N2 - The sample analysis at Mars instrument evolved gas analyzer (SAM-EGA) has detected evolved water, H2, SO2, H2S, NO, CO2, CO, O2, and HCl from two eolian sediments and nine sedimentary rocks from Gale Crater, Mars. These evolved gas detections indicate nitrates, organics, oxychlorine phase, and sulfates are widespread with phyllosilicates and carbonates occurring in select Gale Crater materials. Coevolved CO2 (160 ± 248–2373 ± 820 μgC(CO2)/g) and CO (11 ± 3–320 ± 130 μgC(CO)/g) suggest that organic C is present in Gale Crater materials. Five samples evolved CO2 at temperatures consistent with carbonate (0.32 ± 0.05–0.70 ± 0.1 wt % CO3). Evolved NO amounts to 0.002 ± 0.007–0.06 ± 0.03 wt % NO3. Evolution of O2 suggests that oxychlorine phases (chlorate/perchlorate) (0.05 ± 0.025–1.05 ± 0.44 wt % ClO4) are present, while SO2 evolution indicates the presence of crystalline and/or poorly crystalline Fe and Mg sulfate and possibly sulfide. Evolved H2O (0.9 ± 0.3–2.5 ± 1.6 wt % H2O) is consistent with the presence of adsorbed water, hydrated salts, interlayer/structural water from phyllosilicates, and possible inclusion water in mineral/amorphous phases. Evolved H2 and H2S suggest that reduced phases occur despite the presence of oxidized phases (nitrate, oxychlorine, sulfate, and carbonate). SAM results coupled with CheMin mineralogical and Alpha-Particle X-ray Spectrometer elemental analyses indicate that Gale Crater sedimentary rocks have experienced a complex authigenetic/diagenetic history involving fluids with varying pH, redox, and salt composition. The inferred geochemical conditions were favorable for microbial habitability and if life ever existed, there was likely sufficient organic C to support a small microbial population.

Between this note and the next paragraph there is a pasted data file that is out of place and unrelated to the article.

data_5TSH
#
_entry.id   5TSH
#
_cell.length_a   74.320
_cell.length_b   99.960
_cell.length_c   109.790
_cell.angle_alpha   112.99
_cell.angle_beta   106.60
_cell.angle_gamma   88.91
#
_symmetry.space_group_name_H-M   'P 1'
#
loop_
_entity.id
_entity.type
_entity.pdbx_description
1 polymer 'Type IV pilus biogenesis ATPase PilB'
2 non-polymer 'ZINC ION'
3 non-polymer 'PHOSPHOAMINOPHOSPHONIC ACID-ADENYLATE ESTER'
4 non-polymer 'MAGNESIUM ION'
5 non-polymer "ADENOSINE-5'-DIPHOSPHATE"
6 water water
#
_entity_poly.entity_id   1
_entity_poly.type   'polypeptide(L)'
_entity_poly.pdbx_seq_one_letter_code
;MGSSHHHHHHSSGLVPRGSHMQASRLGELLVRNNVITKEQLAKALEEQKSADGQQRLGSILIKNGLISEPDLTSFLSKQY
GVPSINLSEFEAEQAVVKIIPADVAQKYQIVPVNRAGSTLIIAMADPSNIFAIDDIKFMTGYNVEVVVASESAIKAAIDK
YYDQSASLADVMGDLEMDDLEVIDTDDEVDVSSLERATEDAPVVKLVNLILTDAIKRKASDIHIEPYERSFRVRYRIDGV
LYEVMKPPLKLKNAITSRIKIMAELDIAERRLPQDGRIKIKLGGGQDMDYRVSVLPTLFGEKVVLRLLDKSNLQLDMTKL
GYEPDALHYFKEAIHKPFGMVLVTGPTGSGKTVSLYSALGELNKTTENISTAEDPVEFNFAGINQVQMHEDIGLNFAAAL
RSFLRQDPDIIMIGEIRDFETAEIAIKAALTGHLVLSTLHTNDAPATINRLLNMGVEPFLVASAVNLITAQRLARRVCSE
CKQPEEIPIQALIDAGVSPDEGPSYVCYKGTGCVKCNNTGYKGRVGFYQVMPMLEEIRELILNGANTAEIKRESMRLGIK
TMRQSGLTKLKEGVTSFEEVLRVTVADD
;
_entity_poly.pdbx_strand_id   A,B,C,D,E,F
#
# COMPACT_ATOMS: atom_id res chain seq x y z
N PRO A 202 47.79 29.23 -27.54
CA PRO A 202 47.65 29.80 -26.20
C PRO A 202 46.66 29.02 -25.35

AB - The sample analysis at Mars instrument evolved gas analyzer (SAM-EGA) has detected evolved water, H2, SO2, H2S, NO, CO2, CO, O2, and HCl from two eolian sediments and nine sedimentary rocks from Gale Crater, Mars. These evolved gas detections indicate nitrates, organics, oxychlorine phase, and sulfates are widespread with phyllosilicates and carbonates occurring in select Gale Crater materials. Coevolved CO2 (160 ± 248–2373 ± 820 μgC(CO2)/g) and CO (11 ± 3–320 ± 130 μgC(CO)/g) suggest that organic C is present in Gale Crater materials. Five samples evolved CO2 at temperatures consistent with carbonate (0.32 ± 0.05–0.70 ± 0.1 wt % CO3). Evolved NO amounts to 0.002 ± 0.007–0.06 ± 0.03 wt % NO3. Evolution of O2 suggests that oxychlorine phases (chlorate/perchlorate) (0.05 ± 0.025–1.05 ± 0.44 wt % ClO4) are present, while SO2 evolution indicates the presence of crystalline and/or poorly crystalline Fe and Mg sulfate and possibly sulfide. Evolved H2O (0.9 ± 0.3–2.5 ± 1.6 wt % H2O) is consistent with the presence of adsorbed water, hydrated salts, interlayer/structural water from phyllosilicates, and possible inclusion water in mineral/amorphous phases. Evolved H2 and H2S suggest that reduced phases occur despite the presence of oxidized phases (nitrate, oxychlorine, sulfate, and carbonate). SAM results coupled with CheMin mineralogical and Alpha-Particle X-ray Spectrometer elemental analyses indicate that Gale Crater sedimentary rocks have experienced a complex authigenetic/diagenetic history involving fluids with varying pH, redox, and salt composition. The inferred geochemical conditions were favorable for microbial habitability and if life ever existed, there was likely sufficient organic C to support a small microbial population.

KW - carbonate

KW - Mars

KW - nitrate

KW - organic carbon

KW - perchlroate

KW - sulfate